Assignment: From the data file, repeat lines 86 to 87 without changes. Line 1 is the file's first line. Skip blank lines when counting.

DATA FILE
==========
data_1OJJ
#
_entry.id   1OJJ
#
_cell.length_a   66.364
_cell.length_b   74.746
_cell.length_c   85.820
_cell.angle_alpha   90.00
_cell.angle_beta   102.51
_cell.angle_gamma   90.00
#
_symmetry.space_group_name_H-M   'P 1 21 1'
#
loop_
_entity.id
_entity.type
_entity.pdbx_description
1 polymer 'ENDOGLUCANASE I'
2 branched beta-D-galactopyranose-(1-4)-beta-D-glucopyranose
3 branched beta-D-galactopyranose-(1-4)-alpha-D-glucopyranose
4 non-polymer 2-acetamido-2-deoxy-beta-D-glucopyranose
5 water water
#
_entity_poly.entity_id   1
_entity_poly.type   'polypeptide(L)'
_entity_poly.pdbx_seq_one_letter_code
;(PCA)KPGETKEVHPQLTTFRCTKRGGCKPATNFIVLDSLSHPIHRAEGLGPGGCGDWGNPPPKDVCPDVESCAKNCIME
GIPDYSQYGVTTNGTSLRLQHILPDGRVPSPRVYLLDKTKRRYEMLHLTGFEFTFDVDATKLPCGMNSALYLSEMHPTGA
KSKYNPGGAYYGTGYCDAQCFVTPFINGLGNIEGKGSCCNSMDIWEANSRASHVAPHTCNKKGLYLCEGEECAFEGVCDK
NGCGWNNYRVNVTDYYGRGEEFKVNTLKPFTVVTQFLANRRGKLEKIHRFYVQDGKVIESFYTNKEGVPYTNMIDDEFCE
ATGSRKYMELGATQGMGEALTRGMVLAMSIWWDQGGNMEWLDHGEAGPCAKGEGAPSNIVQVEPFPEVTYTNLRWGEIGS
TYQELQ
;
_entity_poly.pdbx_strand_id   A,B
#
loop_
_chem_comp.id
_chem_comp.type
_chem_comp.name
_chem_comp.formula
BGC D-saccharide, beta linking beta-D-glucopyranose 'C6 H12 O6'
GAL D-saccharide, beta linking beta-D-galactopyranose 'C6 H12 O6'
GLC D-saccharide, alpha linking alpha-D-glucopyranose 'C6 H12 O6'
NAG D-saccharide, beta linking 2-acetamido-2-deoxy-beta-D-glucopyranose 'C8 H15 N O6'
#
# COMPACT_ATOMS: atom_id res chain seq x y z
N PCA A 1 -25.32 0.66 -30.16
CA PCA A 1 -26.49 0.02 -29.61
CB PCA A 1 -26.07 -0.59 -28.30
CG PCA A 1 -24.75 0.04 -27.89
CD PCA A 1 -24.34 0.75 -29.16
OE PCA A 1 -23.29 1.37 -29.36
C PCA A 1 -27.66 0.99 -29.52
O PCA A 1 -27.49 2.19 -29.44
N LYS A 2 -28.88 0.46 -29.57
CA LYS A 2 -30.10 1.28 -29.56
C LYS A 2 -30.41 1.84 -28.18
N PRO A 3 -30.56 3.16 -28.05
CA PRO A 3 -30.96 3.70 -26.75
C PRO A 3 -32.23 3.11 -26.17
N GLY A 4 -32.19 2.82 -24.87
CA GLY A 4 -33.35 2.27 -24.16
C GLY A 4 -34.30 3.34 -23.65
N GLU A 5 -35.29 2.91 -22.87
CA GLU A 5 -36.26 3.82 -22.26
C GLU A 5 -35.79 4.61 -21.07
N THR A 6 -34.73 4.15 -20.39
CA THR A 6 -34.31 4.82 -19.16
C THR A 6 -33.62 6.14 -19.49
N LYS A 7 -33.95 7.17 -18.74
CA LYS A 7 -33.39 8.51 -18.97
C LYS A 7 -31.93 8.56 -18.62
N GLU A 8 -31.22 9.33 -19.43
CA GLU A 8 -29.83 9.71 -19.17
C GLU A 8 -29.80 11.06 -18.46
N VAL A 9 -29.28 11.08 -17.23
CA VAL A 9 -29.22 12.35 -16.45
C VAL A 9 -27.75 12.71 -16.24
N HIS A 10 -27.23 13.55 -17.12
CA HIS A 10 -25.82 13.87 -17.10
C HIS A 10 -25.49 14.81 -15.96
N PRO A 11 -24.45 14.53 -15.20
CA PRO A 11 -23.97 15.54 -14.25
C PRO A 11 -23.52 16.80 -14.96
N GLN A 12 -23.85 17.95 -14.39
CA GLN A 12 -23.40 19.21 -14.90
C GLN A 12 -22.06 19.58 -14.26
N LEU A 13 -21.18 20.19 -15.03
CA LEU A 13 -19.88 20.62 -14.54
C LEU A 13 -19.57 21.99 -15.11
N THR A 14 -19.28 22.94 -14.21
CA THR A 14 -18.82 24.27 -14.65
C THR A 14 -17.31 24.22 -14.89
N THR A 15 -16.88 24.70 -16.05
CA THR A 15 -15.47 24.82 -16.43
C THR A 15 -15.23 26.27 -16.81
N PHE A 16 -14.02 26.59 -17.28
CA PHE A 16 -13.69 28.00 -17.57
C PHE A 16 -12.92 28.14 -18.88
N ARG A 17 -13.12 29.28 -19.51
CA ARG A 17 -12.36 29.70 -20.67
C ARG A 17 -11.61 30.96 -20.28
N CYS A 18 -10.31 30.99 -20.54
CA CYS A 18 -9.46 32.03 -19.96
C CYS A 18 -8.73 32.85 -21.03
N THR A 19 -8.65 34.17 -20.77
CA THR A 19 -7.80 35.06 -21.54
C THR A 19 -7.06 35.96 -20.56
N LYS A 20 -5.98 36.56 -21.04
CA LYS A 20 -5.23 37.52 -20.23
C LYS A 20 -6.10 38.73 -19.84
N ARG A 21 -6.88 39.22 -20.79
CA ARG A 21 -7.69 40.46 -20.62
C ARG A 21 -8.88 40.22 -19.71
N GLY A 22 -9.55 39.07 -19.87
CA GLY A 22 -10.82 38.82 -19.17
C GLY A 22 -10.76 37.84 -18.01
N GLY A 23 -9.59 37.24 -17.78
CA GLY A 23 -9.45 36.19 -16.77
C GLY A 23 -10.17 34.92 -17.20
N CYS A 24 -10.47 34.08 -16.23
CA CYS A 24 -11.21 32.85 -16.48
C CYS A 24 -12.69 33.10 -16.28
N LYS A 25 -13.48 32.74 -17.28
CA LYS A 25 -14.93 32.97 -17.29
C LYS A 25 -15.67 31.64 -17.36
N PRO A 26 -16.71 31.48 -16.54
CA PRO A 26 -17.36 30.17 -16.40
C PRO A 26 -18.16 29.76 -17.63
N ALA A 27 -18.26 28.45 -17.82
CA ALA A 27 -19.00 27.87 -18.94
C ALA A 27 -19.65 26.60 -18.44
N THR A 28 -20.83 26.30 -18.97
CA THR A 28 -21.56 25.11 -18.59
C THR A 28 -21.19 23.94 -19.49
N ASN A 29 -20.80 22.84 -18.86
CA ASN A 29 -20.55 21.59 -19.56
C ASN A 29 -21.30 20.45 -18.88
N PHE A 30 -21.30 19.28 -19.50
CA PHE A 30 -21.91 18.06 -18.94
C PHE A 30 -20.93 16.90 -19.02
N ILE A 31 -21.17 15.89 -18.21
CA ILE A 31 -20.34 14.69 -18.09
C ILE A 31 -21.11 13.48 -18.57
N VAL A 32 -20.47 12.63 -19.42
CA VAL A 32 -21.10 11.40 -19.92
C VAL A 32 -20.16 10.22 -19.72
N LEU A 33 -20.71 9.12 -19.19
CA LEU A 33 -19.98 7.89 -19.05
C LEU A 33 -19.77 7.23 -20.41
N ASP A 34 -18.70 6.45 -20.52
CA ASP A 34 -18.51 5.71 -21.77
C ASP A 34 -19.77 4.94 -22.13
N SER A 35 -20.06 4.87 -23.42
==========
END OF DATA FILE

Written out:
CA GLN A 12 -23.40 19.21 -14.90
C GLN A 12 -22.06 19.58 -14.26